But those early morning sunrises on my walks in the summertime? That’s what keeps me going day in and day out, even when the weather is nasty. The knowledge that it will be summer again.

Check out this blog post to see how I initially found my walk.

Recipe: Andy’s chili

I (Liv) originally started making this chili for Andy 4 years ago for his lunch. One batch would typically last a week. After a few months, Andy took over making this and adjusted the spice level a little more to his taste. These days a batch of chili lasts about a month (he freezes each weekly portion and thaws it out each Friday for the following week). This combined with roasted cabbage and steamed broccoli gives him the perfect amount of fat, fiber, and protein to get him through his day.

Chili base:
1 TBL olive oil
2 onions, chopped (yellow or red–whatever you like)
20 oz lean, ground turkey

Spice blend:
4-5 TBL chile powder
3-4 TBL cumin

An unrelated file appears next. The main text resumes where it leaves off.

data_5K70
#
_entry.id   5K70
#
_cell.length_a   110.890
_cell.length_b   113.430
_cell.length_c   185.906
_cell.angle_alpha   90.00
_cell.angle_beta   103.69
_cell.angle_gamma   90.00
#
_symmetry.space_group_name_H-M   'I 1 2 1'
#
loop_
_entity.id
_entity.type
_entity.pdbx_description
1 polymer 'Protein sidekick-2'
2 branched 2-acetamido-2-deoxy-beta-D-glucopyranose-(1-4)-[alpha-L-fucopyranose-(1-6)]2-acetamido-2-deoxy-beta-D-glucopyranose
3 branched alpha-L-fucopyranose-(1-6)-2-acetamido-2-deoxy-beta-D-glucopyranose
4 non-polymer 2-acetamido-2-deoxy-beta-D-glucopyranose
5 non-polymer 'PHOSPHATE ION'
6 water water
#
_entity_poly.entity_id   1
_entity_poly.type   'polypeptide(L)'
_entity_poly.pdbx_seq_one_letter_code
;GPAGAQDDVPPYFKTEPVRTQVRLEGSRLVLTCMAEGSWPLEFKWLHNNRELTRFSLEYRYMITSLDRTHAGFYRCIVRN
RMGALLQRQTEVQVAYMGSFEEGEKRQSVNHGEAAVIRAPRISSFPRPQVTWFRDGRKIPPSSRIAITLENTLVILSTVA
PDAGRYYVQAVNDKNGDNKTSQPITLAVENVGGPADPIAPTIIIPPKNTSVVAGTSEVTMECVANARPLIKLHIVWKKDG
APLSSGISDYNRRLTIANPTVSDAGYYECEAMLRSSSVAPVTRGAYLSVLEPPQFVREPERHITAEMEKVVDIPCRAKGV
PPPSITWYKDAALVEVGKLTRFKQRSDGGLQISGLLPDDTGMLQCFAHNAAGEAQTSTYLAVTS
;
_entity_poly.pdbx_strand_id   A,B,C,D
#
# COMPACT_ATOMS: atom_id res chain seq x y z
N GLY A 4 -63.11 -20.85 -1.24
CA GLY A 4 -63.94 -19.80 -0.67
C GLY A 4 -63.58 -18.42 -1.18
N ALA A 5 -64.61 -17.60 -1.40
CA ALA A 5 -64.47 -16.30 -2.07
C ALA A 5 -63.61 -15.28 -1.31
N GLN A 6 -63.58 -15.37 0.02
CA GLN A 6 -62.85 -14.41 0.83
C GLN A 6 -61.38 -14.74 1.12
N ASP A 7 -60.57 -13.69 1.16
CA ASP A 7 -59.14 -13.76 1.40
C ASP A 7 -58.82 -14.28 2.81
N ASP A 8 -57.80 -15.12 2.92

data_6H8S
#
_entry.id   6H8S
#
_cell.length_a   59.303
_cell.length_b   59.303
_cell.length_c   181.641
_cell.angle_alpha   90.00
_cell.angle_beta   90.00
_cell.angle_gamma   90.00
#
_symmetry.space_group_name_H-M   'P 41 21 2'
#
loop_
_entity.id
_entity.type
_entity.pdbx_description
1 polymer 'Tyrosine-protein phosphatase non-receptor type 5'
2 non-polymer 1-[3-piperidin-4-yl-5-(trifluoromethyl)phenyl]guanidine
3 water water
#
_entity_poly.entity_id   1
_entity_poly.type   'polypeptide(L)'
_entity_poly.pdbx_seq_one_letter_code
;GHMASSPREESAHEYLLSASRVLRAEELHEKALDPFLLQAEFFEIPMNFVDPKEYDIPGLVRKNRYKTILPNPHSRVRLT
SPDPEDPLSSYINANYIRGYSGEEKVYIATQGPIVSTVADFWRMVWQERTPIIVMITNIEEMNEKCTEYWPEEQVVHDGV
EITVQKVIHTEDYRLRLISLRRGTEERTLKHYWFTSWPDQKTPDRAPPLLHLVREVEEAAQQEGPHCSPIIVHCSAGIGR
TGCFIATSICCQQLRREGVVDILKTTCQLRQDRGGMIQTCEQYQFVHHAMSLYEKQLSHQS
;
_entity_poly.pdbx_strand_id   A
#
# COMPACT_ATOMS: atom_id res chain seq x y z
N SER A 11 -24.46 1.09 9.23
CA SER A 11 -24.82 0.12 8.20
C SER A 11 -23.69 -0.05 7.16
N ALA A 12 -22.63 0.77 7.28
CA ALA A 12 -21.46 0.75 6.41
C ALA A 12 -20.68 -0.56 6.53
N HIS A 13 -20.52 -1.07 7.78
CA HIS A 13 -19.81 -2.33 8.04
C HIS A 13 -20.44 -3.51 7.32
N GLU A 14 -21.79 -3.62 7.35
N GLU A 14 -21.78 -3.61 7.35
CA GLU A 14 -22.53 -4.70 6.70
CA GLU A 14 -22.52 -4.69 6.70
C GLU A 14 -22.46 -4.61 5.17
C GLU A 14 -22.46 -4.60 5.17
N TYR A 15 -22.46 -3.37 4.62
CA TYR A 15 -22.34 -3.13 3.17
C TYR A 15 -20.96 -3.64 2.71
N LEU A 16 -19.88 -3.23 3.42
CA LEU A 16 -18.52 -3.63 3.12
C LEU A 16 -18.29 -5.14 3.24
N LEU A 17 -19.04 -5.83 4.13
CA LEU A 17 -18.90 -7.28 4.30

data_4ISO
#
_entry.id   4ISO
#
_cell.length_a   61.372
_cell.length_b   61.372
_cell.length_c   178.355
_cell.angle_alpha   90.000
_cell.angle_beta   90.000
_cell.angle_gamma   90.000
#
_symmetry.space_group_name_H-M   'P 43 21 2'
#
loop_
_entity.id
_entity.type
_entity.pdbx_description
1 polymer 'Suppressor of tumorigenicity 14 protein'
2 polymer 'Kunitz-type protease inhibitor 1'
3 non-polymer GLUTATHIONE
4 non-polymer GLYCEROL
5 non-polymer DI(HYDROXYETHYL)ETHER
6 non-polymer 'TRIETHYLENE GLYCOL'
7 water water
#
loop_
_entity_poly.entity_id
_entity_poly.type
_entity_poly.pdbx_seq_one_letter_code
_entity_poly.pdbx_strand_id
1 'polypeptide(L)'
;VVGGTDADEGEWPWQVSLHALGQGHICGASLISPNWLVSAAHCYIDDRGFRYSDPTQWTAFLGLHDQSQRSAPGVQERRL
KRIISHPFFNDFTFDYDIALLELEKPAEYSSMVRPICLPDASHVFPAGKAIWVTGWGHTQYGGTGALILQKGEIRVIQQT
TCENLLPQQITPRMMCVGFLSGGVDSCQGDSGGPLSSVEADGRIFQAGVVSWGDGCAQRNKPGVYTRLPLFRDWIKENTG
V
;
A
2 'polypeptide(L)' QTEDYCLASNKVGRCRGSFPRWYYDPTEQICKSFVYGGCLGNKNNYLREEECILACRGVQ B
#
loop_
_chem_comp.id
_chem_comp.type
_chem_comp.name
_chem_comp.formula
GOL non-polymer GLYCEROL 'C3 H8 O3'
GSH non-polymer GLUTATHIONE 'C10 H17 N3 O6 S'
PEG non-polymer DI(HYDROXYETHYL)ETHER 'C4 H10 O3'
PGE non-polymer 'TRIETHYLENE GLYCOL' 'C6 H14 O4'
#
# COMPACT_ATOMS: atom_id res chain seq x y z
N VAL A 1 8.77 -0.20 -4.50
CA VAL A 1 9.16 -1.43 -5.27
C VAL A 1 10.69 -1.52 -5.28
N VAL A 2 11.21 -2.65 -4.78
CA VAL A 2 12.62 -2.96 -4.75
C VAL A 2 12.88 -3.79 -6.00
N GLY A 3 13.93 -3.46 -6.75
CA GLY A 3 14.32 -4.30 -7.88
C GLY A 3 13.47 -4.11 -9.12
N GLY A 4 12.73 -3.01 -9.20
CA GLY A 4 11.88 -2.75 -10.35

TBL red pepper flakes
TBL oregano
TBL chipotle powder*

1 can (14.5 oz) diced tomatoes
1 can (14.5 oz) kidney beans, rinsed
1 can of (14.5 oz)black beans, rinsed
2 bell peppers, chopped (red, yellow, or green–whatever you like)
1 package of frozen stir fry veggies (onions and peppers)
2 cans water

Heat your pan or pot over medium-high. Add olive oil, pinch of salt, and onion. Cook onion until translucent. Add turkey and another pinch of salt.

Brown the turkey, then add all the spices to the meat. I like to combine all the spices in one cup and sprinkle them around so it distributes evenly.

After the meat is thoroughly coated with the seasoning, add the  tomatoes and 2 cans of water. Stir, then add the beans and chopped pepper. Stir again and allow to cook for 5 to 10 minutes.